Somewhere between 3 to 8 percent of the population will deal with...
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Did you ever think that Sigmund Freud would be found in the pages of RECOIL OFFGRID? Freud is often cited as the originator of the pleasure/pain principle. This principle suggests that we’re born into pleasure and avoid pain at all costs. The problem is that we don’t always have control over pain. And when it comes to pain management, there can be all kinds of shades of gray as to how it feels and how we respond to it. Our mindset is probably the most important factor in dealing with both acute and chronic pain. Tools, such as medication, are also helpful in easing pain.
Everyone handles pain differently. Pain management has both a physical component and an emotional component. Physical pain can be different from one individual to the next because of our different genetic makeups. The emotional component also varies based on past experiences associated with pain. The patient’s perspective of their experience is different than my perception of their pain. This is what makes treatment of pain difficult as a physician.
I think that understanding the patient and their past experiences is the key to understanding how they handle pain. Some people will be tough as nails and work through pain and injury to complete their mission. Others will crumple on simple tasks, because they don’t mentally handle their pain well. About half of the treatment of pain is listening and understanding the patient’s perception of what the pain is and how it debilitates them. The other half of treatment is creating a plan that gives the person hope for a better tomorrow.
Above: Even those who exercise regularly and eat well can often experience sudden pain. Don’t be cavalier about it. Over-exerting yourself with the assumption that it will “just go away” may make a bad situation worse.
In order to work through pain, it takes some mental fortitude on the patient’s part and some words of encouragement from everyone else. Understand that there’s a diference between pain and injury. Pain is something you can mentally work through and overcome temporarily to complete your mission. Focus on anything besides what’s causing the pain, and you’ll succeed. Take one step at a time. Sing one song at a time. Pick a landmark ahead and focus on reaching that goal. Pain will want to draw you back to giving in to it, but fight on. However, an injury may need to be addressed before continuing on with the mission. Maybe you lacerated your leg on a rock, and it needs attention. Maybe you fell and broke a bone. Perhaps you need to fashion a splint (check out Dr. Joe Alton’s article “Medical Improvisations” in Issue 36 of RECOIL OFFGRID). Treat the injury to the best of your ability.
We almost all recognize inflammatory pain. That throbbing, aching sensation that limits mobility, especially in a joint, can happen in any scenario. When an injury occurs to tissue, the body increases blood flow to the area. The blood carries cells from your immune system to help repair any damage. The area of concern becomes red and warm to touch due to the increased blood flow. Along with the blood comes increased swelling, from the by-product of what the inflammatory mediators are doing to the affected tissue. The pain comes not only from the injury and damaged tissue, but also from the swelling within the tissue. This is your body’s way of trying to keep you from further injury by making you limit your activity.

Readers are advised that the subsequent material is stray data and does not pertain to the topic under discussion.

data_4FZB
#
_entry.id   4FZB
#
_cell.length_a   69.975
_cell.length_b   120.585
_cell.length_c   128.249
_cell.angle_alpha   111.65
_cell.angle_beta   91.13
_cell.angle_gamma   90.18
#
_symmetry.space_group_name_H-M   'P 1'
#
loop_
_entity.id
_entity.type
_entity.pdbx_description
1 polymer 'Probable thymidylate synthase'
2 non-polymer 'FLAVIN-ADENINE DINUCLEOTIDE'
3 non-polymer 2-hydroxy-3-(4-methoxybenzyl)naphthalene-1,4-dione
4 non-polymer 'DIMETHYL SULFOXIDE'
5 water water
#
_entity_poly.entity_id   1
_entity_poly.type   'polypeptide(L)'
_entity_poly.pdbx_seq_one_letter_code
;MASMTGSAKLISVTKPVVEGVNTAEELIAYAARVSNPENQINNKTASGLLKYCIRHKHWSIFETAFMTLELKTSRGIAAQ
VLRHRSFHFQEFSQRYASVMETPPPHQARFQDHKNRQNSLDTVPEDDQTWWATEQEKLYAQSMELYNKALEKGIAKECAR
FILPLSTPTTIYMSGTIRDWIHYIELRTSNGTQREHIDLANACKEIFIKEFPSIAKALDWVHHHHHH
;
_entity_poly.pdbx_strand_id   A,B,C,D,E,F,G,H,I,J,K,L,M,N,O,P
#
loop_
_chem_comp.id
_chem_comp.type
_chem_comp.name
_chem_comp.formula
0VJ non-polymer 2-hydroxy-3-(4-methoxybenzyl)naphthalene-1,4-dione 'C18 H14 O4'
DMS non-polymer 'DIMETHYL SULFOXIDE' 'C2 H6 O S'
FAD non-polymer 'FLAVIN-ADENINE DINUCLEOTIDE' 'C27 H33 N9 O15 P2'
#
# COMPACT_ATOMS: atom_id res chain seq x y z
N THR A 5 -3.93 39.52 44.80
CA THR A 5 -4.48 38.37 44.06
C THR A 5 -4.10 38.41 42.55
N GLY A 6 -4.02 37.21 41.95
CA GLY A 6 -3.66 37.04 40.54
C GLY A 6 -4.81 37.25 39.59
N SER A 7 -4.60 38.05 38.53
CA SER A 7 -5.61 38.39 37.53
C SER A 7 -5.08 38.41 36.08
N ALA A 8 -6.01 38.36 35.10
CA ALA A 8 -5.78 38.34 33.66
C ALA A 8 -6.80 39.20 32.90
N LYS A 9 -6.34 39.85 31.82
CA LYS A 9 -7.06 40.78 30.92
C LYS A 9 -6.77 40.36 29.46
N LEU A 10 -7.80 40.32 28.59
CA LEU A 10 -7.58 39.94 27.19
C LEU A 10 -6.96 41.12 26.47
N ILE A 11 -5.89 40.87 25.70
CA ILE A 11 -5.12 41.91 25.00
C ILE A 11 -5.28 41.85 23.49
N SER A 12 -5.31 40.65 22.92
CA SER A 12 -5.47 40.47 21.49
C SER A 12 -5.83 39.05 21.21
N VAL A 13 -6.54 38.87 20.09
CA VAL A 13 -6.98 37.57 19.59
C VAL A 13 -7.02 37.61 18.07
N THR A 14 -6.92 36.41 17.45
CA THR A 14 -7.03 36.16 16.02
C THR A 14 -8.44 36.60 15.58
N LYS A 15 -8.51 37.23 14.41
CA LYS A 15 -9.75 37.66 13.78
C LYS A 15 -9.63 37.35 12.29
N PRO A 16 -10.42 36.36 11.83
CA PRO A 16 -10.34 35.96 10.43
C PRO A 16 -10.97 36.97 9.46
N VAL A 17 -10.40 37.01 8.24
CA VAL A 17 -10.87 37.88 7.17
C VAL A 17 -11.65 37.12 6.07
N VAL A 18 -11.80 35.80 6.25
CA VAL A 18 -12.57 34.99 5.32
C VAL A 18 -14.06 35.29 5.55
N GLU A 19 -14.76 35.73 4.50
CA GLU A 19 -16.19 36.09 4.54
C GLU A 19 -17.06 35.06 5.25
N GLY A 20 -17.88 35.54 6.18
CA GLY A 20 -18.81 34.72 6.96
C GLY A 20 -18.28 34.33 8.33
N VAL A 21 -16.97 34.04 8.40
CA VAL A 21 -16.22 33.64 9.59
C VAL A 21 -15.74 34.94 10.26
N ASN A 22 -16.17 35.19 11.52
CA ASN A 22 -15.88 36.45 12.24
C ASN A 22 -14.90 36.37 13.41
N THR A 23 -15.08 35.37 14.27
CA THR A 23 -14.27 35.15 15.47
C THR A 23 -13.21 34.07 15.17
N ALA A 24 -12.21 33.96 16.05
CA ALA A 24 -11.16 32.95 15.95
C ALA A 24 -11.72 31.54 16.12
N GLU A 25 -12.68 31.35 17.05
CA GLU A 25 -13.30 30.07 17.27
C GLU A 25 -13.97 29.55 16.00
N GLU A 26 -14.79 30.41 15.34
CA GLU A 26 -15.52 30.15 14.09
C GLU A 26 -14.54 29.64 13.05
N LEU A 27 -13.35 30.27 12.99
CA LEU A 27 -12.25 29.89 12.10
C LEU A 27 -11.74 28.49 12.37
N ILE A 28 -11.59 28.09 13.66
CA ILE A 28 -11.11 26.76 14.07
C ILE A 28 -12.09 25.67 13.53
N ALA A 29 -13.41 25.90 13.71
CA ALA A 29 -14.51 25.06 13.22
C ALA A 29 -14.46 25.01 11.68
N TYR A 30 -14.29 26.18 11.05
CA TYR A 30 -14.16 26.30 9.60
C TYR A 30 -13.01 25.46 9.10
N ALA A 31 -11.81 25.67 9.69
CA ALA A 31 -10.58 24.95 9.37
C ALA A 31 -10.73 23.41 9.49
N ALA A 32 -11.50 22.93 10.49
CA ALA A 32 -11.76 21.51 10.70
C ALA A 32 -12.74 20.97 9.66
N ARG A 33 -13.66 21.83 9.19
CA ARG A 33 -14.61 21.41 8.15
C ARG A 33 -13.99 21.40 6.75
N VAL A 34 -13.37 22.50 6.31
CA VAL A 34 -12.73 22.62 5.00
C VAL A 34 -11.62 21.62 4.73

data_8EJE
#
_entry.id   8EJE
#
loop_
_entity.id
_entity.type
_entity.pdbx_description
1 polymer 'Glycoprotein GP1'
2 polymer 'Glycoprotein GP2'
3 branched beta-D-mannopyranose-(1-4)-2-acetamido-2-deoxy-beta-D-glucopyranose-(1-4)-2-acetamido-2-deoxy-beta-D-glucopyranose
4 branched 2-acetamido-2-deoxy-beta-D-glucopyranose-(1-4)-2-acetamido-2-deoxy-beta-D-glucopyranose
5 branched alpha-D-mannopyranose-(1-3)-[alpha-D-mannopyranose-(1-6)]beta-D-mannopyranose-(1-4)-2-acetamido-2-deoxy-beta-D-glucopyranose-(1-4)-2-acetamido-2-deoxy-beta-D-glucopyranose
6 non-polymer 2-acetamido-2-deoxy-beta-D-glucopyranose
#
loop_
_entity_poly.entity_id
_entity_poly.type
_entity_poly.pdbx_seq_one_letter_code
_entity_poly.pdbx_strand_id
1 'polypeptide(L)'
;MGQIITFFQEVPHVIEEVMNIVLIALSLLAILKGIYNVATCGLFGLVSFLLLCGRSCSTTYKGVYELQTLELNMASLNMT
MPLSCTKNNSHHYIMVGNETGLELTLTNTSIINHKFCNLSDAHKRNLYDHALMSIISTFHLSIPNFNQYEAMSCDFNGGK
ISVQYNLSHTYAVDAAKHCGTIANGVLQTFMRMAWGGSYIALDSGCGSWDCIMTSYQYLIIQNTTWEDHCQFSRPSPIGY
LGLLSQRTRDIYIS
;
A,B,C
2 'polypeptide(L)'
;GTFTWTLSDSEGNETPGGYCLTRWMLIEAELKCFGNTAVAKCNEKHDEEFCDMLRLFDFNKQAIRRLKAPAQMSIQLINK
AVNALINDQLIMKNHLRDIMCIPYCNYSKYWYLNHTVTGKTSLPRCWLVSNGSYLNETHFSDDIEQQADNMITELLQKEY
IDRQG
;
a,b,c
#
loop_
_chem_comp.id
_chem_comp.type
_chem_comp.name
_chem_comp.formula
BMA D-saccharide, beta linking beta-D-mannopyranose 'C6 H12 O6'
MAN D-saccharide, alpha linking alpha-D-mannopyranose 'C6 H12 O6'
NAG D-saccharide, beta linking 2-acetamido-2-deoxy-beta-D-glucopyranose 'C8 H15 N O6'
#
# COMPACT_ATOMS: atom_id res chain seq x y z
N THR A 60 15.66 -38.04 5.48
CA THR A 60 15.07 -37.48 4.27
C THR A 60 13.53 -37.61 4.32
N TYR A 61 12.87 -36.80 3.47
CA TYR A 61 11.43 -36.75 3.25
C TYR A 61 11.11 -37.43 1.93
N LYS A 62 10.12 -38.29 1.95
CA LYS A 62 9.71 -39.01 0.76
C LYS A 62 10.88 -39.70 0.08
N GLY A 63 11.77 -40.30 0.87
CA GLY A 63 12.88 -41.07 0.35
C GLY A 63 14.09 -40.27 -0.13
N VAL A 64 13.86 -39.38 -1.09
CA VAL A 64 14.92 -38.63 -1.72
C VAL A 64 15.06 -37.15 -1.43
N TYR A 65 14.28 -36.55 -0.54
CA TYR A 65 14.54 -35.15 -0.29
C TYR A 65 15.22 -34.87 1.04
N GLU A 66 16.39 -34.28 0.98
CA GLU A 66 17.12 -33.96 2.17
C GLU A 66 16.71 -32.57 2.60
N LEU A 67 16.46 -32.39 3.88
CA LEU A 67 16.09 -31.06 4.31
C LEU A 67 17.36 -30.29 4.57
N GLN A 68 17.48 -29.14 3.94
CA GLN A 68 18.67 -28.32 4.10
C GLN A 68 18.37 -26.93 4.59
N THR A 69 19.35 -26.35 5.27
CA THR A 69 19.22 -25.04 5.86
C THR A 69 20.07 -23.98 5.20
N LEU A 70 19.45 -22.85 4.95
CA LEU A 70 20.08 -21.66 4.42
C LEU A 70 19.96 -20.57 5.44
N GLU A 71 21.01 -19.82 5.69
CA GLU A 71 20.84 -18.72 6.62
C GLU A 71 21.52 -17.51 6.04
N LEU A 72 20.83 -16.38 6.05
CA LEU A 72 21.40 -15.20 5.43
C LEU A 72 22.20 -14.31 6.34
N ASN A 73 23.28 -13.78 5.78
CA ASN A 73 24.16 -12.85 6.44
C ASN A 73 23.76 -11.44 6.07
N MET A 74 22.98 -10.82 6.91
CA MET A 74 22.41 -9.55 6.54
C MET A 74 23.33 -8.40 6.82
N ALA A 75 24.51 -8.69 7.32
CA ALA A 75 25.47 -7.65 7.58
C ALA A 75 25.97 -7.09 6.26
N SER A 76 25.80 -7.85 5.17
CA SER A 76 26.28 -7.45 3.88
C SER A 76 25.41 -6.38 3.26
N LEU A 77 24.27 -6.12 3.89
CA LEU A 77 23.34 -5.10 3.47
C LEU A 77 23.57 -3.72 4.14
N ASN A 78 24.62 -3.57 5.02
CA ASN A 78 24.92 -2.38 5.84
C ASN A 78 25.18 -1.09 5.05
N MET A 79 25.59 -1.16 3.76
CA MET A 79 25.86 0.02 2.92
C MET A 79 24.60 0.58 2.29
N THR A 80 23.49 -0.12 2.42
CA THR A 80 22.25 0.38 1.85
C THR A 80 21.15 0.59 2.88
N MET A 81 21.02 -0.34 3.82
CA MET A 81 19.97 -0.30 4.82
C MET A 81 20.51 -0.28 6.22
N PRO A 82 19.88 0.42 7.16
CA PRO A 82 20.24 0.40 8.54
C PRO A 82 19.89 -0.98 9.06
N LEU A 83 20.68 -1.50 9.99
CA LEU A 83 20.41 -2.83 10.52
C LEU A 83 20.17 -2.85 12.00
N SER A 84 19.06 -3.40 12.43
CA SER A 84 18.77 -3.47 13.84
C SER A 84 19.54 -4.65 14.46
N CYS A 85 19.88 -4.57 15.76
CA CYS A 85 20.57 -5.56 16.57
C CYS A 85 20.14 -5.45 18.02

You may be familiar with the RICE mnemonic that was introduced by Dr. Gabe Mirkin in 1978. It has long been a standard procedure for acute musculoskeletal injuries. Rest, Ice, Compression, and Elevation were thought to be important in the first 24 to 48 hours of injury. The idea behind rest was to prevent further injury. Ice, compression, and elevation were to be used to decrease the amount of swelling in the injured area. Recently, there have been arguments against this model, including from Mirkin himself. He has suggested that rest and ice may not be the best after all and that this treatment slows healing. He now advocates for movement, and no ice, for the acute injury. Just stick to compression to limit swelling and elevation to help the blood flow return to the heart.
When should an anti-inflammatory medication such as ibuprofen or naproxen be used? Well, that depends. If you want the damaged tissue to repair itself in a natural fashion, then don’t use an anti-inflammatory. The tissue will take time to heal, though, and you may not be able to afford that time in a bug-out situation. If, on the other hand, you need to move through the pain, you could take the medications as needed. Anti-inflammatories work well with acute pain. When there’s no pill to take, you could forage for wild onion or garlic. These have anti-inflammatory properties and also boost your immune system. You might be lucky to find a willow tree. The inner bark contains salicylate-like properties, which will act like aspirin. The downside is that these options won’t be as potent as ibuprofen, but they may provide some relief that allows you to get back to safety.
When pain comes from the nerve, it’s called neuralgia. Neuropathic pain can be elicited centrally or peripherally. When peripheral pain occurs, it can be due to lack of blood supply to the nerve (e.g., advanced diabetes) or metabolic deficiencies (e.g., vitamin B12 deficiency or thyroid hormone deficiency). This usually occurs in a fairly chronic setting and isn’t an acute event. It can feel like a numb sensation or no sensation at all. It may also feel like a tingling sensation. When the pain comes from a central location, it can be something pressing on a nerve near the spinal cord (e.g. tumor or intervertebral disc) or something that severed the nerve (e.g. trauma). The pain can be mild and consist of a pins-and-needles sensation, or it can be severe like an electric shock or burn that doesn’t go away. This can be seen in both an acute setting as well as chronic, as in a bulging intervertebral disc.